Join us as authors Tera Eva Agyepong and Elliott Gorn explore the tangled history of black children and America's criminal justice system.
Agyepong's The Criminalization of Black Children: Race, Gender, and Delinquency in Chicago’s Juvenile Justice System, 1899–1945 expands the narrative of racialized criminalization in America, revealing that these patterns became embedded in a justice system originally intended to protect children. It complicates our understanding of the nature of migration and what it meant to be black and living in Chicago in the early twentieth century.
Gorn's Let the People See: The Story of Emmett Till delves into how and why the story of Emmett Till still resonates, examining shifting American attitudes towards race since 1955 and presenting a timely look at the interaction between race and the media. Using new evidence and a broadened historical context, Gorn reveals how old patterns of thought and behavior endure, and why we must continue to examine them.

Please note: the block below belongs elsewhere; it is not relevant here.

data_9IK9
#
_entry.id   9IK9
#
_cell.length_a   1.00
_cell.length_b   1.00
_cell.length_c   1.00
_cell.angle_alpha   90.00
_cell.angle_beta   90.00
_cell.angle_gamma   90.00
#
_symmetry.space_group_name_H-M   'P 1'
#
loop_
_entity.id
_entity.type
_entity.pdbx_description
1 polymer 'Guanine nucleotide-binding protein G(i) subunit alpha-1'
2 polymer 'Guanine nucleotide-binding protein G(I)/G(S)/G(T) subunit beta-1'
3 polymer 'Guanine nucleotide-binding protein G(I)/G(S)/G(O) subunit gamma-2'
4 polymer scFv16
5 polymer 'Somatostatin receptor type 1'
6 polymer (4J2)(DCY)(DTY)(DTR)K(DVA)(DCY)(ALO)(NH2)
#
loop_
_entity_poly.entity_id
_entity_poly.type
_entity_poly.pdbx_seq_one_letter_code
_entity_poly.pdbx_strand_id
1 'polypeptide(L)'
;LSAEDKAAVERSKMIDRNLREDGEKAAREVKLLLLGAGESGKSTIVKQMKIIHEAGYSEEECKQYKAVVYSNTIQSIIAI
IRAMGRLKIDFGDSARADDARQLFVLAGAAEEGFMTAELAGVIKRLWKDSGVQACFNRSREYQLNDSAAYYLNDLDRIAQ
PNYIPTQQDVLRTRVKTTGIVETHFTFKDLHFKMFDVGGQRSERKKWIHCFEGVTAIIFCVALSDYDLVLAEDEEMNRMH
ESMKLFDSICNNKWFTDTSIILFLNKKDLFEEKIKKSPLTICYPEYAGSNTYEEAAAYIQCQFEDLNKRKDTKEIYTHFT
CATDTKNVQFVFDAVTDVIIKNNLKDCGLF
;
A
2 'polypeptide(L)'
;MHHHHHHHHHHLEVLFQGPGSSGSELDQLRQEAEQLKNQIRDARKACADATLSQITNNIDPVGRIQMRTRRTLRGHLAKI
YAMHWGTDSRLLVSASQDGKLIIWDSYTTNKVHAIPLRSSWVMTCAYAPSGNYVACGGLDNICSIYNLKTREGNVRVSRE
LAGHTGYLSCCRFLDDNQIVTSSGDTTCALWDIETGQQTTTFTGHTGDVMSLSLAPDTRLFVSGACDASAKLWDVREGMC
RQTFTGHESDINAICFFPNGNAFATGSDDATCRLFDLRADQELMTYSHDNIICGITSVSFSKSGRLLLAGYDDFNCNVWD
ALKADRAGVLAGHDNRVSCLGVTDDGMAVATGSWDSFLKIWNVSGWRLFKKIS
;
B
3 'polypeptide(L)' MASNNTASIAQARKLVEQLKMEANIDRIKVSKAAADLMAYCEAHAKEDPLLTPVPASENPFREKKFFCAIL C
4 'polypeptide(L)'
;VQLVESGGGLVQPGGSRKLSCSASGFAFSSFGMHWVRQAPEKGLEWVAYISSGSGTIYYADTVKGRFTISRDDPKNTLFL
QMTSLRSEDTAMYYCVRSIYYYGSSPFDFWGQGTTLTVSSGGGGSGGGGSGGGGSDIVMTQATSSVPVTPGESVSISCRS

After their talk, the authors will sign copies of the books, which will be available for purchase in the Newberry Rosenberg Bookshop.
Tera Eva Agyepong is Assistant Professor and Director of the History of Law Minor and Pre-Law History Concentration at DePaul University.
Elliott Gorn is Professor and Joseph A. Gagliano Chair in American Urban History at Loyola University Chicago.
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